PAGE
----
Department Of Labor: Teachers Are The Highest Paid Of All State Workers, Earn Double Private Industry Average

Another blow to the underpaid teacher myth, according to this analysis of private sector workers and state government workers performed by the Department of Labor’s Bureau of Labor Statistics (federal employees weren’t included):

(CNSNews.com) – Public school teachers receive greater average hourly compensation in wages and benefits than any other group of state and local government workers and receive more than twice as much in average hourly wages and benefits as workers in private industry, according to a new report from the Bureau of Labor Statistics.

Public primary, secondary and special education teachers are paid an average of $56.59 per hour in combined wages and benefits, BLS said in the report released last week.

That is slightly more than twice the $28.24 in average hourly wages and benefits paid to workers in private industry.

And keep in mind that teachers get 2 – 3 months off every year in holidays and vacation including summer vacation.

Believe it or not, average private sector compensation is actually less than the overall average for compensation due to the factor that public sector compensation is so high:

In fact, according the BLS, the $28.24 in average hourly wages and benefits that private-industry workers now earn in the United States is less than the overall national average for hourly wages and benefits of $30.11.

That is because the overall national average compensation is dragged upwards from the private-industry average by the much higher wages and benefits paid to state and local government workers—who take in an average of $40.76 per hour, according to BLS.

We need less government.

Rob Port is the editor of SayAnythingBlog.com. In 2011 he was a finalist for the Watch Dog of the Year from the Sam Adams Alliance and winner of the Americans For Prosperity Award for Online Excellence. In 2013 the Washington Post named SAB one of the nation's top state-based political blogs, and named Rob one of the state's best political reporters. He writes a weekly column for several North Dakota newspapers, and also serves as a policy fellow for the North Dakota Policy Council.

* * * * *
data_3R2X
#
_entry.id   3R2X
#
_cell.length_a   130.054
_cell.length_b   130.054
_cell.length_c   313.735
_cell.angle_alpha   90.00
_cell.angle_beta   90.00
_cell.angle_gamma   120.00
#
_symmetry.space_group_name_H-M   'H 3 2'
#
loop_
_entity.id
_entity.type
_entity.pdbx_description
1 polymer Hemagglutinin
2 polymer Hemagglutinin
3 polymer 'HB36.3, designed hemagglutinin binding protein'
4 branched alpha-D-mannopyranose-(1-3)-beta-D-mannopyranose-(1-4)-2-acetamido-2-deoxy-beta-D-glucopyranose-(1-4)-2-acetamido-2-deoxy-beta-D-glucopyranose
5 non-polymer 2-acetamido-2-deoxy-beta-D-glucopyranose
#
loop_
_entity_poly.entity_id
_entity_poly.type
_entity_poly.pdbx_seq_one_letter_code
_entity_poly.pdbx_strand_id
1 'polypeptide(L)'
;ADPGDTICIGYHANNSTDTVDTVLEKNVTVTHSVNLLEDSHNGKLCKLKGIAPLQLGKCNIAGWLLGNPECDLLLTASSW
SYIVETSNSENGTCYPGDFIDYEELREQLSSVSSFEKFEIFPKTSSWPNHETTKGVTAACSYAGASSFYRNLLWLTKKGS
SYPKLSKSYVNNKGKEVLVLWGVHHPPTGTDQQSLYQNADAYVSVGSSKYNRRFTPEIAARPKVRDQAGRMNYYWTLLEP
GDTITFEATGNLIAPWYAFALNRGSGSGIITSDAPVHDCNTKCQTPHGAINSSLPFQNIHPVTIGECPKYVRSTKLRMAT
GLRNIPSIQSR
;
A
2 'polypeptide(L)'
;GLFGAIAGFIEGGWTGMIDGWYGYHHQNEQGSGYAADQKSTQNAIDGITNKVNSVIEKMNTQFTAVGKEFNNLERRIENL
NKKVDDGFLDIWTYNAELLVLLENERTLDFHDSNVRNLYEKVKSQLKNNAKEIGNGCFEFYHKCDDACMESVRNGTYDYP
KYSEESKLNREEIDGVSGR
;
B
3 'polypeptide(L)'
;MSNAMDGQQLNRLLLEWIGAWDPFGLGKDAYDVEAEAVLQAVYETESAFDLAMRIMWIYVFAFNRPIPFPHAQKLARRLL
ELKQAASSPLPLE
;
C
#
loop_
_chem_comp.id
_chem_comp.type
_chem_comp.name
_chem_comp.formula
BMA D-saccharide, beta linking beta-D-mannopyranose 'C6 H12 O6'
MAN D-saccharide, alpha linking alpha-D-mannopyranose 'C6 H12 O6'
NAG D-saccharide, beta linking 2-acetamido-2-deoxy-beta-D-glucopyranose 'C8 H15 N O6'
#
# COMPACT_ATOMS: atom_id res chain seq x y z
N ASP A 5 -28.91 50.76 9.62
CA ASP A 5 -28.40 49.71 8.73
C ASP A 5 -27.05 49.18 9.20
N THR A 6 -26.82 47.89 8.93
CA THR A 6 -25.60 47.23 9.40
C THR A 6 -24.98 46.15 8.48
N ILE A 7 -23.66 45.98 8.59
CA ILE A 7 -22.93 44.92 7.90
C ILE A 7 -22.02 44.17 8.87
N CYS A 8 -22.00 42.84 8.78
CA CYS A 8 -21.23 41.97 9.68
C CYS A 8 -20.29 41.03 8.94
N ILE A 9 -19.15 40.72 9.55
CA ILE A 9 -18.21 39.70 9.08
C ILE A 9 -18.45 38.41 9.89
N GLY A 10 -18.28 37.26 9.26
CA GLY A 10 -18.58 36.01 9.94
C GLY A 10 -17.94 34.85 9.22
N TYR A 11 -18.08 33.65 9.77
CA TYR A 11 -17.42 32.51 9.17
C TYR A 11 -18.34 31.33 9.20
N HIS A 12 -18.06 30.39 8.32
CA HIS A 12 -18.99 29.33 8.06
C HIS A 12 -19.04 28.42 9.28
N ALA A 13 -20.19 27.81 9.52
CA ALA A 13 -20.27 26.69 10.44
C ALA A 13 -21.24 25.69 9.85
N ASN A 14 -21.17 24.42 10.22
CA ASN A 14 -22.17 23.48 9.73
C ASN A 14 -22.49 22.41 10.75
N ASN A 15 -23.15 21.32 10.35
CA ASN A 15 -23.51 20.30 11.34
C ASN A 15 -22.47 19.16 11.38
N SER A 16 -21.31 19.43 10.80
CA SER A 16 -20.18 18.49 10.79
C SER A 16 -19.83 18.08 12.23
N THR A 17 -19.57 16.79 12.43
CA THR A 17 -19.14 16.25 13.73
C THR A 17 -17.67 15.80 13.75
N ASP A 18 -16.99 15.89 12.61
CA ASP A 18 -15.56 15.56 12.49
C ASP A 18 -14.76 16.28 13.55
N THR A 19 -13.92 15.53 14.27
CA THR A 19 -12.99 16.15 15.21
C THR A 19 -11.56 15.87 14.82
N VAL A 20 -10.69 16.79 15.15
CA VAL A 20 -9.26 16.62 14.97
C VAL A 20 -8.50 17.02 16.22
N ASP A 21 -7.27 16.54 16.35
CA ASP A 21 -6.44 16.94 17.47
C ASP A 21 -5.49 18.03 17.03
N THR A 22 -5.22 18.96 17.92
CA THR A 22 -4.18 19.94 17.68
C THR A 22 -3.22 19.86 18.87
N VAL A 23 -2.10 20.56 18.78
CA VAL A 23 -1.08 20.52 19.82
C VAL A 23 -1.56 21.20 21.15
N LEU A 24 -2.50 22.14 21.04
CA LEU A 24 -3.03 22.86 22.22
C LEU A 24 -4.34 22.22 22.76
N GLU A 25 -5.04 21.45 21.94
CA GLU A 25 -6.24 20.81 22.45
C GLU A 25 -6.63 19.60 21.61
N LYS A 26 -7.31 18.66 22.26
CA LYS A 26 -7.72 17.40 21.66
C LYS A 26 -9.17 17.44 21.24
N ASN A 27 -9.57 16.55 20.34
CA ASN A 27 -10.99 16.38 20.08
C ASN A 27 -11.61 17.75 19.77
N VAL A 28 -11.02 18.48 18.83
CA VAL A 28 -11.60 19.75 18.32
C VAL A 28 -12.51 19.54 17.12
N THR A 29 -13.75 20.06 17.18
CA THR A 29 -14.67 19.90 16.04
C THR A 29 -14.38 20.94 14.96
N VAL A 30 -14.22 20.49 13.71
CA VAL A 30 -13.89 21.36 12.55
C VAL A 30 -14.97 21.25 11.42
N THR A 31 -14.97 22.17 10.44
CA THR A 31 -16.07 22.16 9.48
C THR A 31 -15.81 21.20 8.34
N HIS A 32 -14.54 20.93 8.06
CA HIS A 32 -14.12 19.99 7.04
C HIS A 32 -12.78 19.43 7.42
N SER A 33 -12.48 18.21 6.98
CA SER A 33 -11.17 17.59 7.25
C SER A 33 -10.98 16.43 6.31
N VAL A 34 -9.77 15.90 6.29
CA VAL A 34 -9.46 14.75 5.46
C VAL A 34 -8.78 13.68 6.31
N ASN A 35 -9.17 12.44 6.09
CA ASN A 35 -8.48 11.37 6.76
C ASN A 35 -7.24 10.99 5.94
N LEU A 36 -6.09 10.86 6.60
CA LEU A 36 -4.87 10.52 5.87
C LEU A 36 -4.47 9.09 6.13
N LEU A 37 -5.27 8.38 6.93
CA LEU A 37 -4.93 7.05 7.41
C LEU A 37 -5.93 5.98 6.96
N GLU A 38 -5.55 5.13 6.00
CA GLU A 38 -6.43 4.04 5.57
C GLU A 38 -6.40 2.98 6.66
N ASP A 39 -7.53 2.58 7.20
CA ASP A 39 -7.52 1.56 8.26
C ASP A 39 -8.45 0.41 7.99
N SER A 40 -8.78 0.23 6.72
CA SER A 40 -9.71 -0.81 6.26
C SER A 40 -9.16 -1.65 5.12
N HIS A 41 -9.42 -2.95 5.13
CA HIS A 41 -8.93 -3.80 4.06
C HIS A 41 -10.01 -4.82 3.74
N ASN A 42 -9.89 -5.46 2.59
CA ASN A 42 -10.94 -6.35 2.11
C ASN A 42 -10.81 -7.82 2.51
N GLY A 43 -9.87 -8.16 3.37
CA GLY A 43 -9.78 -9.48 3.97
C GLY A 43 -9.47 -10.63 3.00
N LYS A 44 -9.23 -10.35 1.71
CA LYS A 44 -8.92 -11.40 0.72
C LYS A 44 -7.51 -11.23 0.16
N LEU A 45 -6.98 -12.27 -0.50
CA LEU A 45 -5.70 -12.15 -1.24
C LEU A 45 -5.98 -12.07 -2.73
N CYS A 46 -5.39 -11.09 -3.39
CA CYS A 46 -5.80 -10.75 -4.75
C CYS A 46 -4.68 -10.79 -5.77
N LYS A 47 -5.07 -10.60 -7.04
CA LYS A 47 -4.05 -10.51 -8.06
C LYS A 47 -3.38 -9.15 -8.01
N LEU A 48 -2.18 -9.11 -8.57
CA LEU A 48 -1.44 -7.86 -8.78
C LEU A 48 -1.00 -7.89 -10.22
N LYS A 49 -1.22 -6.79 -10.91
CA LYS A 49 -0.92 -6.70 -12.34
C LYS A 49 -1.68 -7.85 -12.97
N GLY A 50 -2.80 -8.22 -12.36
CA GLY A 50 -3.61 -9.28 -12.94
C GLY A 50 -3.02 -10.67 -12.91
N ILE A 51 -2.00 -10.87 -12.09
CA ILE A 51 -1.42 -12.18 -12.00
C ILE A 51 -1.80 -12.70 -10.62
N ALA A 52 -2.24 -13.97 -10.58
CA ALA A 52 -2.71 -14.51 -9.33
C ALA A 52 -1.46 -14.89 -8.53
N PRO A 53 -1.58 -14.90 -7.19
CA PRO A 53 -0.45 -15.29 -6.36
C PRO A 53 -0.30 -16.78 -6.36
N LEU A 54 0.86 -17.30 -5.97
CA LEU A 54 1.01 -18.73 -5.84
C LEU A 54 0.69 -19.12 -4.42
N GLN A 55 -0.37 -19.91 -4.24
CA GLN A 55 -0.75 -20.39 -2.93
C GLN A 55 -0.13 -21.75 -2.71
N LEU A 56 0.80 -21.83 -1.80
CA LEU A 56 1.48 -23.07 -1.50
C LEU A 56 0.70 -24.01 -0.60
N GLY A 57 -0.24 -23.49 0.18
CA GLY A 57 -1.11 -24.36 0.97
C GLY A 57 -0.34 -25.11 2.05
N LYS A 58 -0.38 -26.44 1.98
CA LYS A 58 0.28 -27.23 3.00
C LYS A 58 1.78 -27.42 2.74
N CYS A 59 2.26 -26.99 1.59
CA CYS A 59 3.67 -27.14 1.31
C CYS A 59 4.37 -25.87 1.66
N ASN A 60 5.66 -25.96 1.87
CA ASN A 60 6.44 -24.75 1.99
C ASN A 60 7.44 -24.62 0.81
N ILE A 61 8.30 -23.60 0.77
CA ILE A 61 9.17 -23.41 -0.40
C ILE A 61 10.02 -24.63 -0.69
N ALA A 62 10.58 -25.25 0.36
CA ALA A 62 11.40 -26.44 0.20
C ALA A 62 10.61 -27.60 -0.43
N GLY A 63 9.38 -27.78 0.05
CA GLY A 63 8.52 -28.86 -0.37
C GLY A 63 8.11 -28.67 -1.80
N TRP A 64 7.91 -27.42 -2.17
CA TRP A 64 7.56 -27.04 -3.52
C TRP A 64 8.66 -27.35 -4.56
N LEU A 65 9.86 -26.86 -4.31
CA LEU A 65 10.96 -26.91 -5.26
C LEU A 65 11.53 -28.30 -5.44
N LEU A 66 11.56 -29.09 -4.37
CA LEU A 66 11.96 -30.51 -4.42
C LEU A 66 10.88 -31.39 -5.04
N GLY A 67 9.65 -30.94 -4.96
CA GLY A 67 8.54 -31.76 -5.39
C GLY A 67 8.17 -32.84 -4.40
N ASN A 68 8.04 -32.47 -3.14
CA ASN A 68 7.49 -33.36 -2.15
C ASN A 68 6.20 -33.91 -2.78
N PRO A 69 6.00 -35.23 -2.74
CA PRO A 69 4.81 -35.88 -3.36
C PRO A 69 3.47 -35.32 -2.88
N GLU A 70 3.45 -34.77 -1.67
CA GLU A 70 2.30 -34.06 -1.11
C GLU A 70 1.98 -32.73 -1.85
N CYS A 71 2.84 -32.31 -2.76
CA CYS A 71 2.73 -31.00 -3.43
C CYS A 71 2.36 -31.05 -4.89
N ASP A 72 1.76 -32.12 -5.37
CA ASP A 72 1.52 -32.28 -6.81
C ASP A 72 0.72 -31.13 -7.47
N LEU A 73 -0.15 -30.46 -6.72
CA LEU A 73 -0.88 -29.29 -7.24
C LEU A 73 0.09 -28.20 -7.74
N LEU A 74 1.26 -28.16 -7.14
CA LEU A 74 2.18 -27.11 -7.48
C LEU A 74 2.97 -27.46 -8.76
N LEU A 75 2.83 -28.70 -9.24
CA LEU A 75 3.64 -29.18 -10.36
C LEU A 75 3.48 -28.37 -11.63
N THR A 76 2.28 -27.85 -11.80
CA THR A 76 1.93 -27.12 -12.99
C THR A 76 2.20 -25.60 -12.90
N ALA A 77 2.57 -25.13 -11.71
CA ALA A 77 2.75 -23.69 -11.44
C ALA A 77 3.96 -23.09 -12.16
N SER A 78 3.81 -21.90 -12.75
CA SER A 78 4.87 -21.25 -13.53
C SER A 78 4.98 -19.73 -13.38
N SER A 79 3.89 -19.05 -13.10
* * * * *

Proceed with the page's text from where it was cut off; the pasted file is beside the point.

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  • http://nofreelunch.areavoices.com/ Kevin Flanagan

    The school year is only 180 days, so teachers work less than half the year. Essentially, they work part-time for more than full time compensation and retire while still in their fifties!

    • factsarefacts

      Become a teacher then.

      I agree with a lot of your posts, but you are simply wrong on this one.
      Wrong.

      • mickey_moussaoui

        It depends on which school district the teachers work in. The situation is not universal but here in Green Bay my next door neighbor retired from teaching last year at age 55 and is living quite well with two homes and two cars.  I do agree with one of your posts. Become a teacher. It’s not that hard and you only work 8.5 months a year

        • Demosthenes

          That hard? Do you mean physical labor required or difficulty becoming a professional?

          I guess you would have to explain what is or isn’t harder in regards to teaching and becoming a Teacher.

        • factsarefacts

          Never said it wasn’t hard. Simply stated what you needed to do . You won’t do it. So,
          stop complaining and do it then. 
          (you wouldn’t last a week)

    • Guest

      It’s easy to say your job is the easiest most overpaid job there is if I have never done it.

      • http://nofreelunch.areavoices.com/ Kevin Flanagan

        I’ve spent a lot of my life observing it being done. Numbers don’t lie even if those on the public payroll wish that they would.

        • Hannitized, Proofs obsession

          Numbers don’t lie, but people lie about numbers.  Hello reality, meet Rob Port.

          • StudentofFreedom

            has anyone asked this question hanni…..why does a person living in Hawaii so concerned about a North Dakota blog site?

          • Hannitized, Proofs obsession

            This study is nationwide lie made by CNS and Rob.

  • Jamermorrow

    At least we get good quality educations hahahahahahaha. I remember calling my teachers out on this in high school. I would point out the houses and cars they drove compared to what most of our parents had. Needless to say my teachers did not like me.

  • factsarefacts

    Again, here we are bashing teachers and the public educational system, (which, again, numerous of you all graduated from with a diploma and the ability to read and write…)

    If you are so down on teachers:

    Step 1:  Get a BS in education
    Step 2:  Pass your Praxis test for the area of expertise you want to work in.
    Step 3: Get a job and “enjoy” all the benefits it has to offer.  (it’s a little more difficult than you think as are many different professions.)
    Step 4:  Enjoy all that time “off.”  (don’t worry about the papers you have to grade, the lesson plans, the rude and obnoxious teens you have to put up with, the continuing educational credits needed……)